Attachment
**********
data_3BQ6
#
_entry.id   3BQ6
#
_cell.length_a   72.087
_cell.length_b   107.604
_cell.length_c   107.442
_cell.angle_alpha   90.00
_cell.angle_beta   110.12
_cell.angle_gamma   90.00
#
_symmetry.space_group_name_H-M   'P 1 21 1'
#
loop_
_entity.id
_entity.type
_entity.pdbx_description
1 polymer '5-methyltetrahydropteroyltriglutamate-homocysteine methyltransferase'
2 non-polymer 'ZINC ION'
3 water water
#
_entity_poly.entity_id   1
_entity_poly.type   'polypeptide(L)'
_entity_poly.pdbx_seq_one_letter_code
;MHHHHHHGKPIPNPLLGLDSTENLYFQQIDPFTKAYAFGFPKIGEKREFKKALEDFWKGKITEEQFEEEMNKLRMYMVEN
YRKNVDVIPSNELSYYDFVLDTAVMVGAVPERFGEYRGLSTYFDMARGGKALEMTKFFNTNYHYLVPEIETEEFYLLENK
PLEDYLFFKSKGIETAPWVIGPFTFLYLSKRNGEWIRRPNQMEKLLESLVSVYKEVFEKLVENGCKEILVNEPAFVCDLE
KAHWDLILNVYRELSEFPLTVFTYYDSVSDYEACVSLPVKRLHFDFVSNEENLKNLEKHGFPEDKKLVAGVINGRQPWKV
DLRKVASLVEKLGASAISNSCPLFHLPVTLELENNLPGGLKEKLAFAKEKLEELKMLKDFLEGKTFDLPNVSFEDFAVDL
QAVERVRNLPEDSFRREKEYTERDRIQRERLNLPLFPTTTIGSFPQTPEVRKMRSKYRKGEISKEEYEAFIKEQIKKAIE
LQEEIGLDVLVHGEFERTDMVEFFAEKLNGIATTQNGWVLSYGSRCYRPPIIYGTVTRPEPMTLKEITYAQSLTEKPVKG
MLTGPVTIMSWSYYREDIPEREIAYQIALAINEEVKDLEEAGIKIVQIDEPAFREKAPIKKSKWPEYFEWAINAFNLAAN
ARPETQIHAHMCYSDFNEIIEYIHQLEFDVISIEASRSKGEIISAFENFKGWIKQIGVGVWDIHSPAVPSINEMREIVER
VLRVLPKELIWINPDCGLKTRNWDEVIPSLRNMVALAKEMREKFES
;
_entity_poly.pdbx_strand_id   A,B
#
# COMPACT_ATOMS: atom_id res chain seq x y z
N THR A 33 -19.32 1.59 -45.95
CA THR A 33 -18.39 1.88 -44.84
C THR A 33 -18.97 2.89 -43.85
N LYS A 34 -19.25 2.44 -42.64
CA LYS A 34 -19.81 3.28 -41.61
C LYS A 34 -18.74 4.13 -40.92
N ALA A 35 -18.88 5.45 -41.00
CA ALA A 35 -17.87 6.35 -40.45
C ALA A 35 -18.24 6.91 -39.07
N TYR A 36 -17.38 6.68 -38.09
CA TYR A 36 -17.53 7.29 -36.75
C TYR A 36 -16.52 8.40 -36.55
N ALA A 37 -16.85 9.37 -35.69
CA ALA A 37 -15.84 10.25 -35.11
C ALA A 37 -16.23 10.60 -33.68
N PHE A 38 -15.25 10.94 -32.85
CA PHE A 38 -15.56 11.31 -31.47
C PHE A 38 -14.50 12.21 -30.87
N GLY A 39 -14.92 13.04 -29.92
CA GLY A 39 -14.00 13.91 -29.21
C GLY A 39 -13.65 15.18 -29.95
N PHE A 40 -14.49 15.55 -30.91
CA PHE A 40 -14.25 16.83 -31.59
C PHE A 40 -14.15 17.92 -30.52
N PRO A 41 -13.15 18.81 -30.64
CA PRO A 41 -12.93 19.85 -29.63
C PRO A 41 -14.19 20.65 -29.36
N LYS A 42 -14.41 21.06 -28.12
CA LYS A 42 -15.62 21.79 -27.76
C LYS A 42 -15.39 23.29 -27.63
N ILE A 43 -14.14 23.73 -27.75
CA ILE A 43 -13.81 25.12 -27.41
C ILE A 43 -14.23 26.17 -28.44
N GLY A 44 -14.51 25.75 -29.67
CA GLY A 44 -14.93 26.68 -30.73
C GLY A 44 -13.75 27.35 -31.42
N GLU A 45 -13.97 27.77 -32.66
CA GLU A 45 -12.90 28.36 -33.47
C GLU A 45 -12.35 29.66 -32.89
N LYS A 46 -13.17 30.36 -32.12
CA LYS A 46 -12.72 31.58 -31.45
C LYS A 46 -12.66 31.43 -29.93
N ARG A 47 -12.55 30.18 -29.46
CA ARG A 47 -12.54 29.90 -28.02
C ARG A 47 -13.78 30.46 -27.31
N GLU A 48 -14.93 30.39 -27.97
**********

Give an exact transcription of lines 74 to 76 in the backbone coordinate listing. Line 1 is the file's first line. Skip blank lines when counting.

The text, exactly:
C GLY A 44 -13.75 27.35 -31.42
N GLU A 45 -13.97 27.77 -32.66
CA GLU A 45 -12.90 28.36 -33.47